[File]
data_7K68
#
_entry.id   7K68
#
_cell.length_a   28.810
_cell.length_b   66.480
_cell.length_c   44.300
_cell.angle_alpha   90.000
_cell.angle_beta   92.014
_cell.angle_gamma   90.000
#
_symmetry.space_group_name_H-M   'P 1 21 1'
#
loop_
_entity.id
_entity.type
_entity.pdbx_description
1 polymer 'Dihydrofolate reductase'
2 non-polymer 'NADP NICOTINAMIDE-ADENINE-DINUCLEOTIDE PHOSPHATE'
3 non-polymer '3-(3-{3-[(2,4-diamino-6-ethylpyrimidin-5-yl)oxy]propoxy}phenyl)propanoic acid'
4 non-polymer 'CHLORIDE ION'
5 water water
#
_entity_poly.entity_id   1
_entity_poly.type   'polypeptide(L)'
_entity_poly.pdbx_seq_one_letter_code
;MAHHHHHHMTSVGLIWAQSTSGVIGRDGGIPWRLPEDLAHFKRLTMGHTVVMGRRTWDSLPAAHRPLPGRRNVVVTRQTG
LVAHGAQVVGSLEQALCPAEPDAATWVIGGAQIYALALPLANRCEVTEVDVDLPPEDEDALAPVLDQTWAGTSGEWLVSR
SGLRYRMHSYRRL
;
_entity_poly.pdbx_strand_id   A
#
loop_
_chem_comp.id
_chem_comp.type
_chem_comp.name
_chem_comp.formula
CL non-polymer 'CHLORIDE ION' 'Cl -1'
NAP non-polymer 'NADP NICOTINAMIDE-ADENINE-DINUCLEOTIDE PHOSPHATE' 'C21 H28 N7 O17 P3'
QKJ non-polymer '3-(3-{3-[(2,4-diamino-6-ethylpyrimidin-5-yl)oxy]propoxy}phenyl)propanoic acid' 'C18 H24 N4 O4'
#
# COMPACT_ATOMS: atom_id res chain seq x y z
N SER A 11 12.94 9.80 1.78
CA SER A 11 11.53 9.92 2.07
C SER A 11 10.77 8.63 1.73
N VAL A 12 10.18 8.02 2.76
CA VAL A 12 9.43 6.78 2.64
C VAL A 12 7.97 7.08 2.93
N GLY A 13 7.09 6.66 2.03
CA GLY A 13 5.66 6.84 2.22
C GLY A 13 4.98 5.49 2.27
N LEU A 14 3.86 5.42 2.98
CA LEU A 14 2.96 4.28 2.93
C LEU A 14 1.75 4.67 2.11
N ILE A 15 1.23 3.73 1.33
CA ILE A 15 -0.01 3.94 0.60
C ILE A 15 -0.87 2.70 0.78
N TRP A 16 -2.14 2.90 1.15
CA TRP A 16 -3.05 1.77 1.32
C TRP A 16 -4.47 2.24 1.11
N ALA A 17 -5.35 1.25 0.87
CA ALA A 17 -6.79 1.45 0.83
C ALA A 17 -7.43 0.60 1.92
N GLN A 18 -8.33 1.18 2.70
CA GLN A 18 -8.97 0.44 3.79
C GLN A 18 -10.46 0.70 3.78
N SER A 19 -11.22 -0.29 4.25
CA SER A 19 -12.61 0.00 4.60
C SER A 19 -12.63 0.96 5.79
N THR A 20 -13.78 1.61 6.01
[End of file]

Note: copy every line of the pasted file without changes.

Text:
data_7K68
#
_entry.id   7K68
#
_cell.length_a   28.810
_cell.length_b   66.480
_cell.length_c   44.300
_cell.angle_alpha   90.000
_cell.angle_beta   92.014
_cell.angle_gamma   90.000
#
_symmetry.space_group_name_H-M   'P 1 21 1'
#
loop_
_entity.id
_entity.type
_entity.pdbx_description
1 polymer 'Dihydrofolate reductase'
2 non-polymer 'NADP NICOTINAMIDE-ADENINE-DINUCLEOTIDE PHOSPHATE'
3 non-polymer '3-(3-{3-[(2,4-diamino-6-ethylpyrimidin-5-yl)oxy]propoxy}phenyl)propanoic acid'
4 non-polymer 'CHLORIDE ION'
5 water water
#
_entity_poly.entity_id   1
_entity_poly.type   'polypeptide(L)'
_entity_poly.pdbx_seq_one_letter_code
;MAHHHHHHMTSVGLIWAQSTSGVIGRDGGIPWRLPEDLAHFKRLTMGHTVVMGRRTWDSLPAAHRPLPGRRNVVVTRQTG
LVAHGAQVVGSLEQALCPAEPDAATWVIGGAQIYALALPLANRCEVTEVDVDLPPEDEDALAPVLDQTWAGTSGEWLVSR
SGLRYRMHSYRRL
;
_entity_poly.pdbx_strand_id   A
#
loop_
_chem_comp.id
_chem_comp.type
_chem_comp.name
_chem_comp.formula
CL non-polymer 'CHLORIDE ION' 'Cl -1'
NAP non-polymer 'NADP NICOTINAMIDE-ADENINE-DINUCLEOTIDE PHOSPHATE' 'C21 H28 N7 O17 P3'
QKJ non-polymer '3-(3-{3-[(2,4-diamino-6-ethylpyrimidin-5-yl)oxy]propoxy}phenyl)propanoic acid' 'C18 H24 N4 O4'
#
# COMPACT_ATOMS: atom_id res chain seq x y z
N SER A 11 12.94 9.80 1.78
CA SER A 11 11.53 9.92 2.07
C SER A 11 10.77 8.63 1.73
N VAL A 12 10.18 8.02 2.76
CA VAL A 12 9.43 6.78 2.64
C VAL A 12 7.97 7.08 2.93
N GLY A 13 7.09 6.66 2.03
CA GLY A 13 5.66 6.84 2.22
C GLY A 13 4.98 5.49 2.27
N LEU A 14 3.86 5.42 2.98
CA LEU A 14 2.96 4.28 2.93
C LEU A 14 1.75 4.67 2.11
N ILE A 15 1.23 3.73 1.33
CA ILE A 15 -0.01 3.94 0.60
C ILE A 15 -0.87 2.70 0.78
N TRP A 16 -2.14 2.90 1.15
CA TRP A 16 -3.05 1.77 1.32
C TRP A 16 -4.47 2.24 1.11
N ALA A 17 -5.35 1.25 0.87
CA ALA A 17 -6.79 1.45 0.83
C ALA A 17 -7.43 0.60 1.92
N GLN A 18 -8.33 1.18 2.70
CA GLN A 18 -8.97 0.44 3.79
C GLN A 18 -10.46 0.70 3.78
N SER A 19 -11.22 -0.29 4.25
CA SER A 19 -12.61 0.00 4.60
C SER A 19 -12.63 0.96 5.79
N THR A 20 -13.78 1.61 6.01